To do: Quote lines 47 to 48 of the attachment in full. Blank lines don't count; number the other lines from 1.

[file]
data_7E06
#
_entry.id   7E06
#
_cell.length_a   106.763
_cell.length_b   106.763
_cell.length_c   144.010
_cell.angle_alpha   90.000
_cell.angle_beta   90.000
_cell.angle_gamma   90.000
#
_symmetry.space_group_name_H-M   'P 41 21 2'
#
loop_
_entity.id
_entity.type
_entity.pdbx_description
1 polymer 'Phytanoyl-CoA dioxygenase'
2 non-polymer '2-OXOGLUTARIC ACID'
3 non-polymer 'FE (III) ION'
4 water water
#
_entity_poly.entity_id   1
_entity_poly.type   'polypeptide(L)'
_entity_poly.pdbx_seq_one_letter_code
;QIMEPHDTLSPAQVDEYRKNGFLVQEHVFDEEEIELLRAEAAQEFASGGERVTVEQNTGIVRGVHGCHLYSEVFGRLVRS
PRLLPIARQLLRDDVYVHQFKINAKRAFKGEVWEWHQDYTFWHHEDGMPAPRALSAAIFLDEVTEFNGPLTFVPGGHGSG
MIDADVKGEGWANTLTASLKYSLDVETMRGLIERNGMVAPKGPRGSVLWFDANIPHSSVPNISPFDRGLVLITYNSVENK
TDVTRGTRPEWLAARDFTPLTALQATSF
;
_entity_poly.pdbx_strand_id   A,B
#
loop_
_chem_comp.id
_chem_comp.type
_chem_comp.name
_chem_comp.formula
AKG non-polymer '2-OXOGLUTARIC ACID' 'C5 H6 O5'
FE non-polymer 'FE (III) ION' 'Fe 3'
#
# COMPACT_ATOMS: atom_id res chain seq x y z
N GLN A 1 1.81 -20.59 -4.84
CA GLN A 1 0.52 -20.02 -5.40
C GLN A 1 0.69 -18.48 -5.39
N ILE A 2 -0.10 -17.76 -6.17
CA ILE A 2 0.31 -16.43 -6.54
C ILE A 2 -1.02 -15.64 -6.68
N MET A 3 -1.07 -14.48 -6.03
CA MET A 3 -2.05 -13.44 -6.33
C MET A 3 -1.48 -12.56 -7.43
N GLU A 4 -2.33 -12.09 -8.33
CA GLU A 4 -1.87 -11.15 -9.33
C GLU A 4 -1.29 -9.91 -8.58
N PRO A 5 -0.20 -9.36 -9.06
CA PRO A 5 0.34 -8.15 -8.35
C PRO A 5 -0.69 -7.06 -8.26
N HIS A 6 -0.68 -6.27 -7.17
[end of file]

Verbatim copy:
C ILE A 2 -1.02 -15.64 -6.68
N MET A 3 -1.07 -14.48 -6.03